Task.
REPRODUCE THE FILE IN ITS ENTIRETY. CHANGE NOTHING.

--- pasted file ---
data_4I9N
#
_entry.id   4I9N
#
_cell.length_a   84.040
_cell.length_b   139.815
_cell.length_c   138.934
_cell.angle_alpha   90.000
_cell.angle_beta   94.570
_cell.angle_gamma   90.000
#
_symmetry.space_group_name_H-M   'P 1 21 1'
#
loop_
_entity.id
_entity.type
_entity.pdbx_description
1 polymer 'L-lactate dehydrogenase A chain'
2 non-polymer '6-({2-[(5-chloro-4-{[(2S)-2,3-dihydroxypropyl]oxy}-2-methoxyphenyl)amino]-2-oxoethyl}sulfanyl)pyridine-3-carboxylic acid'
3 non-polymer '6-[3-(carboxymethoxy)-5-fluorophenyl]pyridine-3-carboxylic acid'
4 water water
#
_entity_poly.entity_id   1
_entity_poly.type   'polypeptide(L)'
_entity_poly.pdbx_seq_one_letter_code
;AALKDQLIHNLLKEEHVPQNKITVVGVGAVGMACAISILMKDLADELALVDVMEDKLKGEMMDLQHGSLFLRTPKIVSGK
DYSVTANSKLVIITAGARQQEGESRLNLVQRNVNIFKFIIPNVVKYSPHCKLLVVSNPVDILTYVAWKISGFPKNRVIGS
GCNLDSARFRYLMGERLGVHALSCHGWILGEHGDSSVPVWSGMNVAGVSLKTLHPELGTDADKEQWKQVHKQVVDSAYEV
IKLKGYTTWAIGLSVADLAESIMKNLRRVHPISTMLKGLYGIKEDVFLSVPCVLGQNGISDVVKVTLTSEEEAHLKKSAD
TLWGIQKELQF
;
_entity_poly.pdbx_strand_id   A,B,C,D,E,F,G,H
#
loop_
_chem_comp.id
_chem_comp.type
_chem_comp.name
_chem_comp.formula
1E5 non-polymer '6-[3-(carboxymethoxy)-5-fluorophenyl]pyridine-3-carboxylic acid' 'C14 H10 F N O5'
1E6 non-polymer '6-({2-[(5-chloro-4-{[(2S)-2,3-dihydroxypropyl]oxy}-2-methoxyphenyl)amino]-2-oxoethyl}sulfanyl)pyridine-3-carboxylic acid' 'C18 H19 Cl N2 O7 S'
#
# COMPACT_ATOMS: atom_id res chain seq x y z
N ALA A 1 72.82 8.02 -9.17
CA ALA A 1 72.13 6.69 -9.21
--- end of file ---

data_4I9N
#
_entry.id   4I9N
#
_cell.length_a   84.040
_cell.length_b   139.815
_cell.length_c   138.934
_cell.angle_alpha   90.000
_cell.angle_beta   94.570
_cell.angle_gamma   90.000
#
_symmetry.space_group_name_H-M   'P 1 21 1'
#
loop_
_entity.id
_entity.type
_entity.pdbx_description
1 polymer 'L-lactate dehydrogenase A chain'
2 non-polymer '6-({2-[(5-chloro-4-{[(2S)-2,3-dihydroxypropyl]oxy}-2-methoxyphenyl)amino]-2-oxoethyl}sulfanyl)pyridine-3-carboxylic acid'
3 non-polymer '6-[3-(carboxymethoxy)-5-fluorophenyl]pyridine-3-carboxylic acid'
4 water water
#
_entity_poly.entity_id   1
_entity_poly.type   'polypeptide(L)'
_entity_poly.pdbx_seq_one_letter_code
;AALKDQLIHNLLKEEHVPQNKITVVGVGAVGMACAISILMKDLADELALVDVMEDKLKGEMMDLQHGSLFLRTPKIVSGK
DYSVTANSKLVIITAGARQQEGESRLNLVQRNVNIFKFIIPNVVKYSPHCKLLVVSNPVDILTYVAWKISGFPKNRVIGS
GCNLDSARFRYLMGERLGVHALSCHGWILGEHGDSSVPVWSGMNVAGVSLKTLHPELGTDADKEQWKQVHKQVVDSAYEV
IKLKGYTTWAIGLSVADLAESIMKNLRRVHPISTMLKGLYGIKEDVFLSVPCVLGQNGISDVVKVTLTSEEEAHLKKSAD
TLWGIQKELQF
;
_entity_poly.pdbx_strand_id   A,B,C,D,E,F,G,H
#
loop_
_chem_comp.id
_chem_comp.type
_chem_comp.name
_chem_comp.formula
1E5 non-polymer '6-[3-(carboxymethoxy)-5-fluorophenyl]pyridine-3-carboxylic acid' 'C14 H10 F N O5'
1E6 non-polymer '6-({2-[(5-chloro-4-{[(2S)-2,3-dihydroxypropyl]oxy}-2-methoxyphenyl)amino]-2-oxoethyl}sulfanyl)pyridine-3-carboxylic acid' 'C18 H19 Cl N2 O7 S'
#
# COMPACT_ATOMS: atom_id res chain seq x y z
N ALA A 1 72.82 8.02 -9.17
CA ALA A 1 72.13 6.69 -9.21